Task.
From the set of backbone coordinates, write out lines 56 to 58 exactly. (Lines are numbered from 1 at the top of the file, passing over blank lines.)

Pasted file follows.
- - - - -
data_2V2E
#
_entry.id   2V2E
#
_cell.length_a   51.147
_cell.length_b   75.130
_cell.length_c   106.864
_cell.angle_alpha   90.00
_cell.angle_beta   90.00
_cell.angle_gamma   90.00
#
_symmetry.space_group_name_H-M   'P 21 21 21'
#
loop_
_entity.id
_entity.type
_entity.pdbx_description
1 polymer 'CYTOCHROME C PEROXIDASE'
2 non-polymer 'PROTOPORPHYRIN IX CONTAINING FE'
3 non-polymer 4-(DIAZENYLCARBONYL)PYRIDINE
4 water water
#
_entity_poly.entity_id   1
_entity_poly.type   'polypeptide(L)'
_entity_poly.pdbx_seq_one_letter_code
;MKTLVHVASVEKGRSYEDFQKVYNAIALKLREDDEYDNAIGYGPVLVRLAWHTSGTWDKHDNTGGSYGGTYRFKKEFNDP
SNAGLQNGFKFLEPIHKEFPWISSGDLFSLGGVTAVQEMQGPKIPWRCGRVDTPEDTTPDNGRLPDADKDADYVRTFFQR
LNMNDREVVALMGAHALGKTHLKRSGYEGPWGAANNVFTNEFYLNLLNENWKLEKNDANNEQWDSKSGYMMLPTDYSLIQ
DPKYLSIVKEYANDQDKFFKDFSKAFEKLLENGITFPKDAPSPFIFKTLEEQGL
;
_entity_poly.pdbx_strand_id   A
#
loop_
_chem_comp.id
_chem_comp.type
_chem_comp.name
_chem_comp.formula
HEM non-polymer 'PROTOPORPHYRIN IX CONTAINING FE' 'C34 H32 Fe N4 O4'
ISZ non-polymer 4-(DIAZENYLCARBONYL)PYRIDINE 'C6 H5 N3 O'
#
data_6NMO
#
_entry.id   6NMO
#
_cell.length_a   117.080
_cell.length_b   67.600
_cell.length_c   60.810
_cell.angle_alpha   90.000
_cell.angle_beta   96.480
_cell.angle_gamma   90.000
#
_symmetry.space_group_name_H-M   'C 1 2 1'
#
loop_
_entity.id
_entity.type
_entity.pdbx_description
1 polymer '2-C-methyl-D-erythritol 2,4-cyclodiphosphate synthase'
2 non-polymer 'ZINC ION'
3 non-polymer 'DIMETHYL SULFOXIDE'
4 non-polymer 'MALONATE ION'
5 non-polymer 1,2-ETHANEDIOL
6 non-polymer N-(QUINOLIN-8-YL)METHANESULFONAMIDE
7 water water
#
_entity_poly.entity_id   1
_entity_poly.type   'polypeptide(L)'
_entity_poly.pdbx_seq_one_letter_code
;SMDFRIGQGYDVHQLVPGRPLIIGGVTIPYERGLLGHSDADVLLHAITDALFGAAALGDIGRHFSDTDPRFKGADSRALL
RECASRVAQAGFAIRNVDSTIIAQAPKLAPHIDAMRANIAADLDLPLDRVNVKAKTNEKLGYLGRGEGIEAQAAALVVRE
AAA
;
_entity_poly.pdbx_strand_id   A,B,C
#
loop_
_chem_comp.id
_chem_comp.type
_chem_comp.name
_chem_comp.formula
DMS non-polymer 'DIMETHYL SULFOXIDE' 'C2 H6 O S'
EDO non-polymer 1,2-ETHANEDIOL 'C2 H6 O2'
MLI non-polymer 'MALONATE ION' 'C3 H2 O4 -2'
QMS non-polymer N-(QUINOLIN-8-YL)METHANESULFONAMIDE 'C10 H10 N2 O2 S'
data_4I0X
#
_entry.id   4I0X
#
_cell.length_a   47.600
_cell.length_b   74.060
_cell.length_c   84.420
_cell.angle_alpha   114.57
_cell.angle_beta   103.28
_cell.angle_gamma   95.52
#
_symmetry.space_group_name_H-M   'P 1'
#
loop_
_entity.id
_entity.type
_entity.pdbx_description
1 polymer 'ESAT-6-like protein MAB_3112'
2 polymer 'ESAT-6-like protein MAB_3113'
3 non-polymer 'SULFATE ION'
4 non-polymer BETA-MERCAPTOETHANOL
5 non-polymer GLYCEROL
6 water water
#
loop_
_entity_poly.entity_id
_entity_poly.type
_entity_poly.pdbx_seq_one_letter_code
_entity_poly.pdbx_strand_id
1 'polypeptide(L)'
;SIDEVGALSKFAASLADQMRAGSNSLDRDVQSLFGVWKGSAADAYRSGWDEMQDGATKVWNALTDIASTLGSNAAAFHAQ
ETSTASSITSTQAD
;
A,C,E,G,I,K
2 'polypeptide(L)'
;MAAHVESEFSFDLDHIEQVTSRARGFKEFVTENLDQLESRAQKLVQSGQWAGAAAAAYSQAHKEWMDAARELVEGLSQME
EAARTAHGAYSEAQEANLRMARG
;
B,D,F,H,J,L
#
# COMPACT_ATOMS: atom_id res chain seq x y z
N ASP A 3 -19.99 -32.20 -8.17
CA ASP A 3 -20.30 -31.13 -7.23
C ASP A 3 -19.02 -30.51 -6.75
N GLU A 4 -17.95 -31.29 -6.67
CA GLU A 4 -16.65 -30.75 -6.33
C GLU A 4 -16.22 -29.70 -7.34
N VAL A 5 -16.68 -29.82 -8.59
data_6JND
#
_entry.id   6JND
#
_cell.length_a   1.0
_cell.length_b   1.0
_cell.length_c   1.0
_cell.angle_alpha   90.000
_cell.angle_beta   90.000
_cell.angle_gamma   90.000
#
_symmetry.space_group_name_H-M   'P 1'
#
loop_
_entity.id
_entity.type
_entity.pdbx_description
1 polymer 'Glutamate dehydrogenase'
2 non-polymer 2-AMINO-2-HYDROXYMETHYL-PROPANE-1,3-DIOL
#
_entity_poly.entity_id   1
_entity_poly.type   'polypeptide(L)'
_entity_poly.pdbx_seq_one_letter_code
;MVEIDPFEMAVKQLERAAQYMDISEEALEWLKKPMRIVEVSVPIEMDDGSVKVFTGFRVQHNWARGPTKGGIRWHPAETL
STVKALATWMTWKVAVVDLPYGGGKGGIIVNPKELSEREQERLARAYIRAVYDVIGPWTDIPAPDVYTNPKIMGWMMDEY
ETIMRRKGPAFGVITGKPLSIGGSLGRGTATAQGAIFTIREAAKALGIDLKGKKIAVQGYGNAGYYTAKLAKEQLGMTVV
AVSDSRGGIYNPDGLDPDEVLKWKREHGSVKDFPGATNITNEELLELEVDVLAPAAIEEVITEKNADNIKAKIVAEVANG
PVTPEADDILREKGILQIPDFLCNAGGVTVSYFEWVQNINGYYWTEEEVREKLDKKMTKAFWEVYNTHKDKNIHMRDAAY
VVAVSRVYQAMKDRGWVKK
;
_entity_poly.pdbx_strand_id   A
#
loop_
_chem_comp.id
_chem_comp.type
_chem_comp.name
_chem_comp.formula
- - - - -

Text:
_entity.type
_entity.pdbx_description
1 polymer '2-C-methyl-D-erythritol 2,4-cyclodiphosphate synthase'